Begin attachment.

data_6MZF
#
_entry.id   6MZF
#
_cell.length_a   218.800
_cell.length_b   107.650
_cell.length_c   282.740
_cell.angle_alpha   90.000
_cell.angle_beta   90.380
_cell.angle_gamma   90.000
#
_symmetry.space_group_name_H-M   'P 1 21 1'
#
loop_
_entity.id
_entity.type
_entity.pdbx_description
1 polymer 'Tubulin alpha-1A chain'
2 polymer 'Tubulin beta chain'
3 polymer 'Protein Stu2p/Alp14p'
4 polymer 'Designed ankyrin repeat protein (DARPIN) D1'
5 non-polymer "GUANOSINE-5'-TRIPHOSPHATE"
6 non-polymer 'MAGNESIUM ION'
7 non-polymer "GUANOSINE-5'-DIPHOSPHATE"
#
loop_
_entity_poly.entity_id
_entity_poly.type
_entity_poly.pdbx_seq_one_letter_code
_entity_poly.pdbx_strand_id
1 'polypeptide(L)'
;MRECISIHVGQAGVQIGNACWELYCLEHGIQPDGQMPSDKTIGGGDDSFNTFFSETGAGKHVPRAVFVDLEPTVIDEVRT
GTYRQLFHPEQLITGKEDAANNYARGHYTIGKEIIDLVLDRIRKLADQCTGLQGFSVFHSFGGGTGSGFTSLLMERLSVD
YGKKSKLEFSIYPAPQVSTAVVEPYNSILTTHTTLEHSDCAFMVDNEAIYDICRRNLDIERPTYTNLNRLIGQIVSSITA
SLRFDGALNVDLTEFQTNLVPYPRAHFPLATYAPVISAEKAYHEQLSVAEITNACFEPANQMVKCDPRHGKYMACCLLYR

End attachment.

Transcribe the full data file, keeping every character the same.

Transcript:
data_6MZF
#
_entry.id   6MZF
#
_cell.length_a   218.800
_cell.length_b   107.650
_cell.length_c   282.740
_cell.angle_alpha   90.000
_cell.angle_beta   90.380
_cell.angle_gamma   90.000
#
_symmetry.space_group_name_H-M   'P 1 21 1'
#
loop_
_entity.id
_entity.type
_entity.pdbx_description
1 polymer 'Tubulin alpha-1A chain'
2 polymer 'Tubulin beta chain'
3 polymer 'Protein Stu2p/Alp14p'
4 polymer 'Designed ankyrin repeat protein (DARPIN) D1'
5 non-polymer "GUANOSINE-5'-TRIPHOSPHATE"
6 non-polymer 'MAGNESIUM ION'
7 non-polymer "GUANOSINE-5'-DIPHOSPHATE"
#
loop_
_entity_poly.entity_id
_entity_poly.type
_entity_poly.pdbx_seq_one_letter_code
_entity_poly.pdbx_strand_id
1 'polypeptide(L)'
;MRECISIHVGQAGVQIGNACWELYCLEHGIQPDGQMPSDKTIGGGDDSFNTFFSETGAGKHVPRAVFVDLEPTVIDEVRT
GTYRQLFHPEQLITGKEDAANNYARGHYTIGKEIIDLVLDRIRKLADQCTGLQGFSVFHSFGGGTGSGFTSLLMERLSVD
YGKKSKLEFSIYPAPQVSTAVVEPYNSILTTHTTLEHSDCAFMVDNEAIYDICRRNLDIERPTYTNLNRLIGQIVSSITA
SLRFDGALNVDLTEFQTNLVPYPRAHFPLATYAPVISAEKAYHEQLSVAEITNACFEPANQMVKCDPRHGKYMACCLLYR